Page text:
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EnginEARing Part 4 Listening To The World Around Us
By Glen Stephan on February 17 2011 11:00 AM | Permalink | Author Info
So far in this series we’ve talked about how to listen to sound in its true aural colors without having our own biases unfairly tint our perceptions (Part 2, Part 3.) Now we can start to examine the art of listening to those un-tinted perceptions.

Critical or analytical listening really means listening, and not just hearing. What’s the difference? The main difference is in just how much attention we are really paying to what we are hearing, and to just what details we are paying attention to.

As we continue, we will talk about how to listen for the detail within our recordings and productions. We’ll learn to identify and listen to the various “dimensions” of our recording in which the various attributes such as frequency, depth of field and pan reside and on which we paint the aural pictures of our musical compositions. The first step in our journey to getting our critical and analytical ears brings us far away from our studios and away from the music of man.


As we go through our daily lives listening to our portable MP3 players, car stereos, home computers or home entertainment systems, welcome sounds to drown out the not so welcome sounds of planes, trains and automobiles going by the streets whose sidewalks are crowded with people talking away to each other on their cell phones, we often miss one undeniable fact; one of the most fantastic sources of audio and, in it’s own way, music, is the planet Earth itself. And it’s also one of the best places to get a start on our critical listening skills and learn a few things about audio in the process.

Why Mom Earth? Because nobody and no thing can replicate the quality and quantity of sounds (or lack of them) the way she can. The natural environment we live in provides some of the lowest lows, highest highs, quietest whispers, loudest booms, nearest sounds, farthest sounds, and both liveliest and deadest acoustical environments known to man, all often simultaneously and all with the highest of fidelity that makes both our analog and digital technologies embarrassingly pale by comparison.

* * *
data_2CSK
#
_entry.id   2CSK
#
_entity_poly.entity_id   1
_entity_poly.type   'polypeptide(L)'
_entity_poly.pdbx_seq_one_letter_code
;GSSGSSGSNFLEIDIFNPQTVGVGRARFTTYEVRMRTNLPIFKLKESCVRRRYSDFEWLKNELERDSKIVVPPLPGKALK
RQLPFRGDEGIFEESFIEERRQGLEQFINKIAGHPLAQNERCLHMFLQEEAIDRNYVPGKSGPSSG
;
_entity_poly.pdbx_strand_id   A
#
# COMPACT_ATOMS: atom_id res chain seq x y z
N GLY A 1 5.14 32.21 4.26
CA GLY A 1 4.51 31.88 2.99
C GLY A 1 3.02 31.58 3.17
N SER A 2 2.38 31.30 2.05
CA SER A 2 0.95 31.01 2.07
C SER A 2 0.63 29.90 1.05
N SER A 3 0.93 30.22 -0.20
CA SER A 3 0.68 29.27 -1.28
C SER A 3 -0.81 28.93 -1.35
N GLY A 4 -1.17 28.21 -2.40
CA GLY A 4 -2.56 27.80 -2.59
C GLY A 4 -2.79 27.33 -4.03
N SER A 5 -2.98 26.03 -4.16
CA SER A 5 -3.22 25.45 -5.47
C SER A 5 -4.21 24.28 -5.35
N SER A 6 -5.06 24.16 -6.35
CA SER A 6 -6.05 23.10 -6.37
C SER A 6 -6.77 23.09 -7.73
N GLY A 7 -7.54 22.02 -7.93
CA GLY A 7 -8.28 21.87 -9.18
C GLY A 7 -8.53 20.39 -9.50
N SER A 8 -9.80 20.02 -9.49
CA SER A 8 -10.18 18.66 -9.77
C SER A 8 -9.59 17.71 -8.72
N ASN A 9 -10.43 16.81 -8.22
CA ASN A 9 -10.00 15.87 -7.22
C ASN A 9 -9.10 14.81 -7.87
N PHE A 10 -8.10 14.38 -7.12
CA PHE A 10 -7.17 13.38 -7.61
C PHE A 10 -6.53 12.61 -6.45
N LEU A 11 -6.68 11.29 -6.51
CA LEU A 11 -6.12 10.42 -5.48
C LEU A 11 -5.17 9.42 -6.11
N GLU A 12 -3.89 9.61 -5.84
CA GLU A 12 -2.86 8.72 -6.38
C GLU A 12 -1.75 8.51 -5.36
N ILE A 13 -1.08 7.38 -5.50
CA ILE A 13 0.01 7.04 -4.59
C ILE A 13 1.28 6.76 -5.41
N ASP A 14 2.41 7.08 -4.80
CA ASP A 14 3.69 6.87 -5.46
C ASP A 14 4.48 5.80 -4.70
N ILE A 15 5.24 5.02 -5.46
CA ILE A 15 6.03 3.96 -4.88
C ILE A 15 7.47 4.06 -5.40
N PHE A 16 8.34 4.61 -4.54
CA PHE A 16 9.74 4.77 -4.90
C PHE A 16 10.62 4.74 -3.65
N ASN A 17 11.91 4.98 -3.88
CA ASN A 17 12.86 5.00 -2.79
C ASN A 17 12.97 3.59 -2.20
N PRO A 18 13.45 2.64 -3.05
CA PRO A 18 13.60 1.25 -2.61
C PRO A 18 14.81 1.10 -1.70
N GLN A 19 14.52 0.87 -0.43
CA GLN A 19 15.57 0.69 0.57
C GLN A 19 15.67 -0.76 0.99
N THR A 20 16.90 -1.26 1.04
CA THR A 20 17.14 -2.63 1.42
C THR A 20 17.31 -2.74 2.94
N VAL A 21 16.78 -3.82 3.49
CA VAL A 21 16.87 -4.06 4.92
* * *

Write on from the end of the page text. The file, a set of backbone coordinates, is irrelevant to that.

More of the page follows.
There is much that our ears (and the rest of our heads) can learn that will be useful to us in the studio by just shutting up and listening to the natural world once in a while.

ThunderstormStart with one of Nature’s most fascinating and common events; a thunderstorm. The next time you know you have a storm on the way, find yourself a nice dry covered porch or similar - someplace where you can stay dry and safe, yet still listen to the world of a thunderstorm; there’s no sense in getting wet. Don’t take shelter under a tree; no sense getting zapped by a bolt of lightning, either. But take the time and effort to listen to a thunderstorm, from its approach to its end. Listen to the thunder and the rain and the wind.

Listen to how the thunder changes in loudness and frequency from when it is distant and getting closer, to when it is upon you and hits close, but then reverberates as the sound travels farther way, reflecting off of buildings or hillsides. Pay attention to just what is happening to the frequency of the thunder, it’s position and its loudness, and how they change over time from the sharpness of the initial thunder “clap” to the lower, deeper rumble of the reflections that sound like bowling pins being knocked down by a big, godly game of bowling in the heavens.

Notice how the intensity, and often even the existence of the initial clap is determined by how close the lightening bolt struck, and think about how that  has something to do with the more directional nature and dissipation over distance of the higher frequencies of the clap. Then compare how those high frequencies of the initial “clap” resemble in nature the higher frequencies of a fast transient of the initial drum hit or guitar pick in our studio.

Then note the lower rumble of the thunder that goes on and on, however, progressively coming from farther away as each strike rumbles, getting generally lower in both frequency and volume as they progress, because the lower the frequency, the less directional the sound tends to be and the more it seems to fill up the space and be able to make it the distance better than the higher frequency stuff.. Compare that to how one tends to hear the bass from all the instruments and vocals of a loud live band a mile away better than the higher-frequency detail, which seems to just get lost in the distance, yet when up against the stage, the bass seems anemic compared to the screeching of the amplified guitars. Now imagine the way you need to account for that kind of behavior when setting up your control room monitors and acoustics in your studio; how sometimes the bass can sound fuller 12 feet away from a 12” woofer than it can sitting right up against it, and how the more line of sight and straight line reflective nature of the highs play into how your room acoustics can play games with your high end.